People counting provides essential retail analytics, showing: heat maps of popular areas, the path people take, how many pass-by without entering, where people linger as well as footfall counts.
How all this crucial data is collected is important. People’s privacy should be paramount and GDPR (EU General Data Protection Regulation) rules need to be complied with at all times. All our systems, therefore, are completely anonymous: no information is collected which could identify a person in any way. This isn’t the case for all methods of counting people – counting using smartphone signals is especially problematic.
A video counting system doesn’t know who the customer is or where the customer went before entering the premises or location. It can’t tell how often they visit or when they were last there. What it does do very effectively is count footfall, track people around a store or building, analyse how long people paused to look at displays, integrate visitor counts with point-of-sale data to calculate sales conversion, and so on.
In video people counting no images are saved or transmitted. Intelligent people-sensing units connect with overhead cameras. The people-sensors analyse the video stream and log counts and times. No video is recorded: the only data accessible are the counts and the retail analytics. Nobody is identified and privacy is protected, so the system doesn’t fall under GDPR.
Retail Sensing systems employ video counting.
Wi-Fi Smartphone Counting
Another way to count people is by using mobile signals: collecting Wi-Fi probe request signals from shoppers’ smartphones. This though, has many privacy implications as it almost always involves processing personal data.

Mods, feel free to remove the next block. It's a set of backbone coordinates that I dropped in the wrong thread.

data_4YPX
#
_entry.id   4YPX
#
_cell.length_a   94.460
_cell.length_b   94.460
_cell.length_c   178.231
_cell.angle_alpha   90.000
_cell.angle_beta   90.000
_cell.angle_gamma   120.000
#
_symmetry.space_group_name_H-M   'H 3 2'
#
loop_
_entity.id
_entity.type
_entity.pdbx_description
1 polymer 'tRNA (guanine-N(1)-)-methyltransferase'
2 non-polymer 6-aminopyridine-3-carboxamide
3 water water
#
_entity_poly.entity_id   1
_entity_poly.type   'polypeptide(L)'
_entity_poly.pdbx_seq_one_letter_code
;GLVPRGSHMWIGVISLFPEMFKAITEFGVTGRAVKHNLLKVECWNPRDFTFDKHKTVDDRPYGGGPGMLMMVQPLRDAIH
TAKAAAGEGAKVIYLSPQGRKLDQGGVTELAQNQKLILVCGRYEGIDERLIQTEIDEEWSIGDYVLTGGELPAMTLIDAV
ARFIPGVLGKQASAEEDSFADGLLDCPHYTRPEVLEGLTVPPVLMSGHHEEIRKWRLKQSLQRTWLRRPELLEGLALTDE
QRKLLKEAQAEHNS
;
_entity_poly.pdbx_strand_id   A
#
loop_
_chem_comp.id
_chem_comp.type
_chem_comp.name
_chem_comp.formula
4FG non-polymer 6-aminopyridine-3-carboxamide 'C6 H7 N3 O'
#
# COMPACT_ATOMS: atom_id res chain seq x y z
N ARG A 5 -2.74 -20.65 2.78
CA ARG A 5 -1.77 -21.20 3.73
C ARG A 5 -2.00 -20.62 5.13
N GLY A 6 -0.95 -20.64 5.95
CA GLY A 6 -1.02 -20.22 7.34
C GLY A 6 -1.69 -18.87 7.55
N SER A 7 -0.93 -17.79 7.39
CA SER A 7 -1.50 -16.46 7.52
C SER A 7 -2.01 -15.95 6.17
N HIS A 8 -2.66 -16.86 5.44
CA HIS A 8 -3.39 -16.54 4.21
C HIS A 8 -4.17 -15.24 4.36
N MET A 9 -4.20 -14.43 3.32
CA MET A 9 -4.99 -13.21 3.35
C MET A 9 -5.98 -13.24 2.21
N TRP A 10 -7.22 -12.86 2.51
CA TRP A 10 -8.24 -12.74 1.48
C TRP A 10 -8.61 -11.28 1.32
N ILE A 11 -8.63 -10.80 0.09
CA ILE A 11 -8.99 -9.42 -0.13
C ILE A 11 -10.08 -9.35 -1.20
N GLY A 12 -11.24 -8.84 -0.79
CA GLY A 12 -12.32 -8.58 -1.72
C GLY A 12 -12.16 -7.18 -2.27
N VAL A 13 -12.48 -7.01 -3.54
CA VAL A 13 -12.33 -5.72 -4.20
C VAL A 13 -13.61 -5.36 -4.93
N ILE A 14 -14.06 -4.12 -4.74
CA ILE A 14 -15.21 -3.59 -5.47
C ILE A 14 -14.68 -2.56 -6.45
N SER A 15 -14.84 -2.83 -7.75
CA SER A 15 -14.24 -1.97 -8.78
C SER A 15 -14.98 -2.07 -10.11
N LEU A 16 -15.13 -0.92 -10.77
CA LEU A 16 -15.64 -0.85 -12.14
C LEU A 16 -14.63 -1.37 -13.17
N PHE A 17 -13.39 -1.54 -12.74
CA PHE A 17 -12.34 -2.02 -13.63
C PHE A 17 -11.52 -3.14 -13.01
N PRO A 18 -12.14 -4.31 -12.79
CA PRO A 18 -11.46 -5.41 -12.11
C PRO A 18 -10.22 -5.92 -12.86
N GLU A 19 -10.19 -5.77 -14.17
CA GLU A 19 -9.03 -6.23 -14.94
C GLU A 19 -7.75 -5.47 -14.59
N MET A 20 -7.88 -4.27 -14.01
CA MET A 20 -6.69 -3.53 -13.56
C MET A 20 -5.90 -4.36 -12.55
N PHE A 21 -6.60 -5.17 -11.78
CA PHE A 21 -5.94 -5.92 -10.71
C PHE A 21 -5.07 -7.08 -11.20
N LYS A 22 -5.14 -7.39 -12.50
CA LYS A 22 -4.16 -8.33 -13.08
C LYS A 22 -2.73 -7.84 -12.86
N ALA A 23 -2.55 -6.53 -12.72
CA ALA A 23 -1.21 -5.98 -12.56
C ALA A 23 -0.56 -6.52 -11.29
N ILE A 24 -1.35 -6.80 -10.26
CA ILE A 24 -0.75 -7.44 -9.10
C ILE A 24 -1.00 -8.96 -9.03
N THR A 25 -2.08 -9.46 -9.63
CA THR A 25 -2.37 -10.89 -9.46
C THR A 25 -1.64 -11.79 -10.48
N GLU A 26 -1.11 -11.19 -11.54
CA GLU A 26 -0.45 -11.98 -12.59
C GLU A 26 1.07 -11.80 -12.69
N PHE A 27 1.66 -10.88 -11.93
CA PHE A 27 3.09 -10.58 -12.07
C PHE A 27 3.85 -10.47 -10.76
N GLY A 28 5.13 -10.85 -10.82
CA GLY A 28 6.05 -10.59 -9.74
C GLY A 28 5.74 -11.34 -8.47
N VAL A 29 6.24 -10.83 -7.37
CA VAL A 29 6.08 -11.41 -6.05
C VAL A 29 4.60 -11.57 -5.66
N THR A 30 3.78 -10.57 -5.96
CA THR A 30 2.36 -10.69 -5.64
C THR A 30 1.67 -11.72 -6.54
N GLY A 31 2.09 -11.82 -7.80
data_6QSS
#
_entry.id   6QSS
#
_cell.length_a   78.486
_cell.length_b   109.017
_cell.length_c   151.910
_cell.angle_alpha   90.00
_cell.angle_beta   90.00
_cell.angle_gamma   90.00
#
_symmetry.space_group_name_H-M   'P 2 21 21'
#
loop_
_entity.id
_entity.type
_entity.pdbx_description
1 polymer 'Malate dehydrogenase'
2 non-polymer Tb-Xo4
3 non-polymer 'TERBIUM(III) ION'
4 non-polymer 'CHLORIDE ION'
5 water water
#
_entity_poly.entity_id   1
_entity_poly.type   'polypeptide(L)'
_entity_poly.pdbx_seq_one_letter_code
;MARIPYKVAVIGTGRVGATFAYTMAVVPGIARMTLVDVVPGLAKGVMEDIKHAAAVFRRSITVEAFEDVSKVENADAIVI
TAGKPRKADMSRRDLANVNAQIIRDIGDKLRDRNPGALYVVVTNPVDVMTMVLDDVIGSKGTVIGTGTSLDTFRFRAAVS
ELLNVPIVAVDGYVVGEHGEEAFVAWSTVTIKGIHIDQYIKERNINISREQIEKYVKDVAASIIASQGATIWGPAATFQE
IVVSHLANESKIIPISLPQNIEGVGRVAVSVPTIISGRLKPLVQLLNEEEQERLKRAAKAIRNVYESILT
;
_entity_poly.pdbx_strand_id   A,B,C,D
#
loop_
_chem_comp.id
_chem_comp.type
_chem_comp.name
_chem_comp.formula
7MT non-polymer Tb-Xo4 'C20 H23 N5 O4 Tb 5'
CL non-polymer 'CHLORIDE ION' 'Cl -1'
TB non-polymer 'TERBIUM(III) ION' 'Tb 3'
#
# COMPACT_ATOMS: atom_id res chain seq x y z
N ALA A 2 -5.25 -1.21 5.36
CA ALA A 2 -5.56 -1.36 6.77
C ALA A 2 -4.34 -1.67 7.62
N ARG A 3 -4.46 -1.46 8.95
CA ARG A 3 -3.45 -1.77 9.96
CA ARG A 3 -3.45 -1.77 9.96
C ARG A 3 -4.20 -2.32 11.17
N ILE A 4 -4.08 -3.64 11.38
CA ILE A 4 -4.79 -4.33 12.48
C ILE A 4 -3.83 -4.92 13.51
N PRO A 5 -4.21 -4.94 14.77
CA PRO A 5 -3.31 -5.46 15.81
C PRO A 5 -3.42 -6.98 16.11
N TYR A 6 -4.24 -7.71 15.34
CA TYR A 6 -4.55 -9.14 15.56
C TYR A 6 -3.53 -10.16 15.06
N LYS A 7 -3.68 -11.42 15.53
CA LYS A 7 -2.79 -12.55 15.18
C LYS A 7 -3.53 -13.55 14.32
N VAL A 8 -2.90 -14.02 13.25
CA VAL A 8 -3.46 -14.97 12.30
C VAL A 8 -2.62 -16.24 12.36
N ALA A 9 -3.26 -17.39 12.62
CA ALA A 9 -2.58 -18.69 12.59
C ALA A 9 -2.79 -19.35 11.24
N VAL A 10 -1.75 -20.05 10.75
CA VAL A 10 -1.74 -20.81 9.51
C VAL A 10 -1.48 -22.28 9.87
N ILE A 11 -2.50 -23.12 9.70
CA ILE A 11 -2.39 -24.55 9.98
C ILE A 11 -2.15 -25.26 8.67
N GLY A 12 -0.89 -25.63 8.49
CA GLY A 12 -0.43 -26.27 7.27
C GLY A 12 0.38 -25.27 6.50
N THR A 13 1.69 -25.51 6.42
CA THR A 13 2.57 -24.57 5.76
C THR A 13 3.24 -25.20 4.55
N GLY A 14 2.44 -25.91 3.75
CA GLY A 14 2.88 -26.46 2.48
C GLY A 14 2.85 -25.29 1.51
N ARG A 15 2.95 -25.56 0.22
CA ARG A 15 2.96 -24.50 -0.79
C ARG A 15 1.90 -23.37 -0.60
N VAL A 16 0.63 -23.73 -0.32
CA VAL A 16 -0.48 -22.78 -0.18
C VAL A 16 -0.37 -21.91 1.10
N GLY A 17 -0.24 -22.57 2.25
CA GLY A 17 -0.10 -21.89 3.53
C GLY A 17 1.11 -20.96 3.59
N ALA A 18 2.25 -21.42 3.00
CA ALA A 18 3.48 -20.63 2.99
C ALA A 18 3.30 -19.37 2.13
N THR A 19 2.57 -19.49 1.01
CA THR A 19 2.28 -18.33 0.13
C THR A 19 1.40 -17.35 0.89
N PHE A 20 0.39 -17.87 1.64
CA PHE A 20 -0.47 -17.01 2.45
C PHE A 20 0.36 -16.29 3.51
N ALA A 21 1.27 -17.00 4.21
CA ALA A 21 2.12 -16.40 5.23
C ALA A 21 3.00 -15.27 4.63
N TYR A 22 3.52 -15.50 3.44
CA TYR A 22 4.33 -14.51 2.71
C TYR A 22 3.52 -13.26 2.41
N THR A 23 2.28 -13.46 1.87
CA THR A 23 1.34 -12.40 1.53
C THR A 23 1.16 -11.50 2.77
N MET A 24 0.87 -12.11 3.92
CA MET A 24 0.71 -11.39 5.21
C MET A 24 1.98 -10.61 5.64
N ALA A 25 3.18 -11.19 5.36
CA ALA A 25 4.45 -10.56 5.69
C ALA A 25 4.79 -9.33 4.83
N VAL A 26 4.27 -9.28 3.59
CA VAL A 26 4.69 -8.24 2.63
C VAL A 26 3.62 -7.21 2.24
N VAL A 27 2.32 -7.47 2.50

A person’s phone regularly sends a request to nearby networks to see to which it can connect. These probe requests contain data about all the networks the phone has previously found. This means that details of all the physical locations that the person has been to can be accessed. Linking this with other data means enables a person’s identity, home address, workplace, travel habits and so on to be deciphered. This method of counting and tracking people falls foul of GDPR and all the regulations apply, including consent.
Failure to comply with GDPR when accessing personal data is illegal not only within the European Union, but also when being used to count EU citizens living or travelling outside the EU.
The General Data Protection Regulation also applies if the data is processed and stored pseudonymised.
MAC (Media Access Control) addresses are considered pseudonymised personal data.
GDPR Compliance & Legitimate Interest
One facet of GDPR is “legitimate interest” as the legal basis for processing user data. However, if there is a less intrusive method to gather data – like our video people counting – then legitimate interest does not apply.
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